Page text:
On the other hand, recommendations related to materials issues include: a) undertaking an effective supply chain management strategy; b) early integration of the supply chain into the project’s life cycle; c) timely definition of suppliers and quarries of required materials; and d) proper planning procurement, transportation, storage, and access to construction materials (Eriksson, 2015; Khair et al., 2017; Oyegoke & Al Kiyumi, 2017).

The second group of recommendations deals with delay categories related to external influences, project planning issues, and contract management and skill. These recommendations may apply for road infrastructure projects in developing countries with a GDP per capita (US$ 2018) ≤ $ 2,000 and a GCI (2018) score between 62 and 49.

External influences

This category grouped factors with control outside of the project dominion, which could compromise the schedule performance, such as weather conditions (Santoso & Soeng, 2016) or political/economic risks at several stages of the project’s life cycle (Steffen & Papakonstantinou, 2015).

Mitigation actions of delays related to economic-political influences, and associated with external agents, include: a) shortening the time between planning and construction to avoid inflation problems; b) acquiring insurance policies for economic and political risks; c) keeping up strong relationships and communication with government agencies; and d) monitoring political and social environment (Steffen & Papakonstantinou, 2015; Wang, Tiong, Ting, & Ashley, 2000).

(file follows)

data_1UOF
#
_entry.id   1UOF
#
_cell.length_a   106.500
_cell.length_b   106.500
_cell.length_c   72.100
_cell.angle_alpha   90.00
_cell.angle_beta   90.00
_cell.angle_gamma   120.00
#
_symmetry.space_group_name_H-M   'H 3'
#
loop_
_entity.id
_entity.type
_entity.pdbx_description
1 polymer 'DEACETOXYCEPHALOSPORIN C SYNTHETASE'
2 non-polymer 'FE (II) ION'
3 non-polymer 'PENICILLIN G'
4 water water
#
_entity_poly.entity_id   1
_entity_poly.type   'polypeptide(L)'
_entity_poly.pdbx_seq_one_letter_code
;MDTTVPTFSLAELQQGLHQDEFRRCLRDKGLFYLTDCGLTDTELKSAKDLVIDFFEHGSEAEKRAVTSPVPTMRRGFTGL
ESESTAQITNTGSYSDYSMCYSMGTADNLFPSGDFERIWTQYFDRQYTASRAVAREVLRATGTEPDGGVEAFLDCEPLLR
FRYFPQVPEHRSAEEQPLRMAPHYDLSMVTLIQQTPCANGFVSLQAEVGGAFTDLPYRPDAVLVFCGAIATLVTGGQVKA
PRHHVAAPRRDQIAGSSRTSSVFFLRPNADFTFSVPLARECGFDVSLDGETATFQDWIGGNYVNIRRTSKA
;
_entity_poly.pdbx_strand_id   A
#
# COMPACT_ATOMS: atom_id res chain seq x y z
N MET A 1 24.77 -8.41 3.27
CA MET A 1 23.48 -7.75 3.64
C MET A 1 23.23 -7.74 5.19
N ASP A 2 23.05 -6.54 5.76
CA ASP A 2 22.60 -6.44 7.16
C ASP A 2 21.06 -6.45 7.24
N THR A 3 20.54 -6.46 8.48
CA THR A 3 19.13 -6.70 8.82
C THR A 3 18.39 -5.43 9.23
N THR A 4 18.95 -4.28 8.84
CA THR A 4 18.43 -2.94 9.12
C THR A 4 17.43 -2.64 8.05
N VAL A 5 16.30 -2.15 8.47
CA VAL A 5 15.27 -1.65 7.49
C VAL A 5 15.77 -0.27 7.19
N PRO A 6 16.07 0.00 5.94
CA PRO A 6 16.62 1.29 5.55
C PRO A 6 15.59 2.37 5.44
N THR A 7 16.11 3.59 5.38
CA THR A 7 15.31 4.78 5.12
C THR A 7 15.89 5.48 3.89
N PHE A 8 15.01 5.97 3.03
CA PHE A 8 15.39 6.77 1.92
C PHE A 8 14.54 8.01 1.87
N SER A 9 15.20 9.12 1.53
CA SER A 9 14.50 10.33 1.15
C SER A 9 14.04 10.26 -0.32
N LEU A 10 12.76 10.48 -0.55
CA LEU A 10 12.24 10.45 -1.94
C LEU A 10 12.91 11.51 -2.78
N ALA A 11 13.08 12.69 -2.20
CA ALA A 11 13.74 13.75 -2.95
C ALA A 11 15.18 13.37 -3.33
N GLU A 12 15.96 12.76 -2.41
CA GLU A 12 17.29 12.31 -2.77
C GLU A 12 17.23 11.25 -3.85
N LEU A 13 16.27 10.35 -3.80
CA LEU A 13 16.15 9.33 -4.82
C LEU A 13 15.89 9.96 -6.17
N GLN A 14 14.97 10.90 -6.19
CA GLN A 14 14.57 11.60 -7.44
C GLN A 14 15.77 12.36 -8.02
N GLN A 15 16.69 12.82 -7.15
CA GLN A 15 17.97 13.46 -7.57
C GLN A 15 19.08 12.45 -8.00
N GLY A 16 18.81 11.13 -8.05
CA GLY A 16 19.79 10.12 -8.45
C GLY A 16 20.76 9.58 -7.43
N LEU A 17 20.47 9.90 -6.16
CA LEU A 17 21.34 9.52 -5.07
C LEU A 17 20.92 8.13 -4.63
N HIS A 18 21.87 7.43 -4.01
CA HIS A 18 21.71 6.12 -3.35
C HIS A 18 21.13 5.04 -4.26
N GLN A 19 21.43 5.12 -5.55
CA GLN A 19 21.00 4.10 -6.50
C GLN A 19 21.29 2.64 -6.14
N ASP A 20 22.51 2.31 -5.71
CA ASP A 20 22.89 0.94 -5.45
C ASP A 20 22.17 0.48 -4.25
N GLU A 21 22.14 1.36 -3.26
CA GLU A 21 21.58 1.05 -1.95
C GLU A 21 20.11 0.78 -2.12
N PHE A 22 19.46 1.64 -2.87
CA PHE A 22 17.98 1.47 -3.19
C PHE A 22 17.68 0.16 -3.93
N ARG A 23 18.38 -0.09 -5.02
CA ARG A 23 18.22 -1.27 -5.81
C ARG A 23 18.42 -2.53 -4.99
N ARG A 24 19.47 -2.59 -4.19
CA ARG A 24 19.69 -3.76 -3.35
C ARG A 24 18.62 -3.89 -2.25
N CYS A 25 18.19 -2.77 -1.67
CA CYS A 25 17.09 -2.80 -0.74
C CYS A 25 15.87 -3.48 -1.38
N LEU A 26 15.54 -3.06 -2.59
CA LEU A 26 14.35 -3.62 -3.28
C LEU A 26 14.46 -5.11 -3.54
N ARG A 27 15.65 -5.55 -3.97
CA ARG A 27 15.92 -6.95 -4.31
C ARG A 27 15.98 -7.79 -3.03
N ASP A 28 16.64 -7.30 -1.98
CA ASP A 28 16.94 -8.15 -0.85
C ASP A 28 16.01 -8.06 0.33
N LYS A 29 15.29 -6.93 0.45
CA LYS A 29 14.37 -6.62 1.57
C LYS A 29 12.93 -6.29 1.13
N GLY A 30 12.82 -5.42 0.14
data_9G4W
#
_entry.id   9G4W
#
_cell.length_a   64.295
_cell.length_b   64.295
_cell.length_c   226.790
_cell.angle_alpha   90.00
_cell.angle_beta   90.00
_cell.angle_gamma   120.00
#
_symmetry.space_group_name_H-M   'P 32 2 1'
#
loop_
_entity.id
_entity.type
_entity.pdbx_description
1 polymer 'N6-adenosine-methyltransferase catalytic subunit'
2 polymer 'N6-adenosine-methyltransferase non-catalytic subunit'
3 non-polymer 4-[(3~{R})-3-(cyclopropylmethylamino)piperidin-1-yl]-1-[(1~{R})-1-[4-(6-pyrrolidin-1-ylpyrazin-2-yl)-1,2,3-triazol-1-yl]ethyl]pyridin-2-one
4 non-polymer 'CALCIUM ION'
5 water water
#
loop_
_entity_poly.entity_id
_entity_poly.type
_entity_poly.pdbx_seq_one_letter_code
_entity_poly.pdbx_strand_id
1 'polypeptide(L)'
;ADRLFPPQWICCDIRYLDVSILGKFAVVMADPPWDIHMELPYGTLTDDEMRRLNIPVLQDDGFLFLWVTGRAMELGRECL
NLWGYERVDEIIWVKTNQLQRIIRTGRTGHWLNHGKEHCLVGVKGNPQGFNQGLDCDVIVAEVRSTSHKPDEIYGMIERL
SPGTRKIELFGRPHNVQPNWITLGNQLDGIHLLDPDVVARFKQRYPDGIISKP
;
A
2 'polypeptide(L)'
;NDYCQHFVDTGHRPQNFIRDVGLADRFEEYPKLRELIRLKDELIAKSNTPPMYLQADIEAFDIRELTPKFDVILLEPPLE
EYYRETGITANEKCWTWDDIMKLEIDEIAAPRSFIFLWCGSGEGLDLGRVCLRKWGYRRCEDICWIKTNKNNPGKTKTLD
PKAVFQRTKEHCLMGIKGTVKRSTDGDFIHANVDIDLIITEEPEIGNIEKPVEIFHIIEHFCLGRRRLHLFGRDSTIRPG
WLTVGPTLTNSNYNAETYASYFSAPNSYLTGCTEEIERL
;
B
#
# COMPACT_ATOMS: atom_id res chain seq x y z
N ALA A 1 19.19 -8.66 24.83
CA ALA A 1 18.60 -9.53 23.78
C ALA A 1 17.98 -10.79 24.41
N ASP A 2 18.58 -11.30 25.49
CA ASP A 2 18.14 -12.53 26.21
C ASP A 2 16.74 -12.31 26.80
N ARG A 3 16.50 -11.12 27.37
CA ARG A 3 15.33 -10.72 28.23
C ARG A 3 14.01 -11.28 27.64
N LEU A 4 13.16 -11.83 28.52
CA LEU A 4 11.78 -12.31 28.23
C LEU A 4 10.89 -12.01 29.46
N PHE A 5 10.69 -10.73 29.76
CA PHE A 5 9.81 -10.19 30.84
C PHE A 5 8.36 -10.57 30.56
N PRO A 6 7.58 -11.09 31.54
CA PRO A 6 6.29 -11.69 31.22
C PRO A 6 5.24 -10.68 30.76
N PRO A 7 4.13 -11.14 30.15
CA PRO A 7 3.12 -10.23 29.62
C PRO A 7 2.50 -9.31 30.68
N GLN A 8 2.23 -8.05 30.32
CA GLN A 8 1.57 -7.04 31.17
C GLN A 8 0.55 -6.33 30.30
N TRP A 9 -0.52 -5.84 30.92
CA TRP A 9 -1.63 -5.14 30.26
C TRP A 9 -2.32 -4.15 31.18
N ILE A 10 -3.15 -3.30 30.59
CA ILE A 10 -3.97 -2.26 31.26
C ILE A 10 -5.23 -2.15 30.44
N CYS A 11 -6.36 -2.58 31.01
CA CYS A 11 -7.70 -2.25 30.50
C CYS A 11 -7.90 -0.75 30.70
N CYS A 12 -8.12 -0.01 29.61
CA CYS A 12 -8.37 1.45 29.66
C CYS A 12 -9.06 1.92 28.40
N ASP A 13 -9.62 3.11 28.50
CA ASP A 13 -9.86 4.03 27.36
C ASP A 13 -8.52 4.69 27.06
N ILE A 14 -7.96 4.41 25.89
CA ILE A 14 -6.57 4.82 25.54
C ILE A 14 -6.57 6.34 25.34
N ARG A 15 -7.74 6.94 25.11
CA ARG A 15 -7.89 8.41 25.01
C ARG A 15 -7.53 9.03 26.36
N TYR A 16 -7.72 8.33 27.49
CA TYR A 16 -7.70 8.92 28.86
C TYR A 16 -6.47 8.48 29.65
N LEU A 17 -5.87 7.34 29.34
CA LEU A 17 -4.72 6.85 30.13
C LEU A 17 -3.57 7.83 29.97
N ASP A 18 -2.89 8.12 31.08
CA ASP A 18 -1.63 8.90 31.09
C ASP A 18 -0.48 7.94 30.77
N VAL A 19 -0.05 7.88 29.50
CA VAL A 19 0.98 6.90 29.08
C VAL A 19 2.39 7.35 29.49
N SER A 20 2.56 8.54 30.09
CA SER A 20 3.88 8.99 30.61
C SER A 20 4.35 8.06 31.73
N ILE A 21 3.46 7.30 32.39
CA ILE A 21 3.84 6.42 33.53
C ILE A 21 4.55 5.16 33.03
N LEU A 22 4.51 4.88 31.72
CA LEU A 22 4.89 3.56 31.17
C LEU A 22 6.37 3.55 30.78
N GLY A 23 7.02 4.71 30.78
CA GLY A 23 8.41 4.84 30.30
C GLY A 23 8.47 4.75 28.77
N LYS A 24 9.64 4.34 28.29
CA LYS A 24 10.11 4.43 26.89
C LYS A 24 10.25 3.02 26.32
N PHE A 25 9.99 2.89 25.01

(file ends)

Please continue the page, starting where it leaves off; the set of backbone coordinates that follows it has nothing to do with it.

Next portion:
Project planning issues

Causes related to road planning, site investigation, and land acquisition were grouped into this category. Effective planning is another important factor for road projects’ success, taking into account the high investment done in the early stages of the project, their constraints, and uncertainties, and the different interests of the project’s stakeholders (Emam, Farrell, & Abdelaal, 2015; Santoso & Soeng, 2016).

Recommendations related to project planning issues and associated with the project’s designer/consultant are: a) implementing of the Last Planner System (LPS) or any other project planning tool (Daniel, 2017); b) assessing the availability of resources and restrictions for construction activities (Rachid et al., 2018); c) allocating sufficient time and effort for planning, design, and documentation (Mahamid et al., 2012); and d) implementating of digital simulations such as BIM nD to support planning activities (Costin, Adibfar, Hu, & Chen, 2018; Sánchez, Galvis, Porras, Ardila, & Martínez, 2017).

Contract management and skills

The causes grouped into this category included contractor-owner experience, communication between stakeholders, claims/disputes resolution, and contract administration, among others. Particularly, road projects require dealing successfully with project stakeholders to achieve all goals effectively along the project’s lifecycle (Honrao & Desai, 2015).

Recommendations to mitigate contractor-related delays due to contract management and skills are: a) assuring a proper level of experience of the contractor, according to the characteristics of the project (Rachid et al., 2018); b) ensuring a qualified experience of the personnel at the construction site to be hired (Famiyeh, Amoatey, Adaku, & Agbenohevi, 2017); and c) adopting effective selection methods of contractors, different from the lowest bidder approach (Santoso & Soeng, 2016).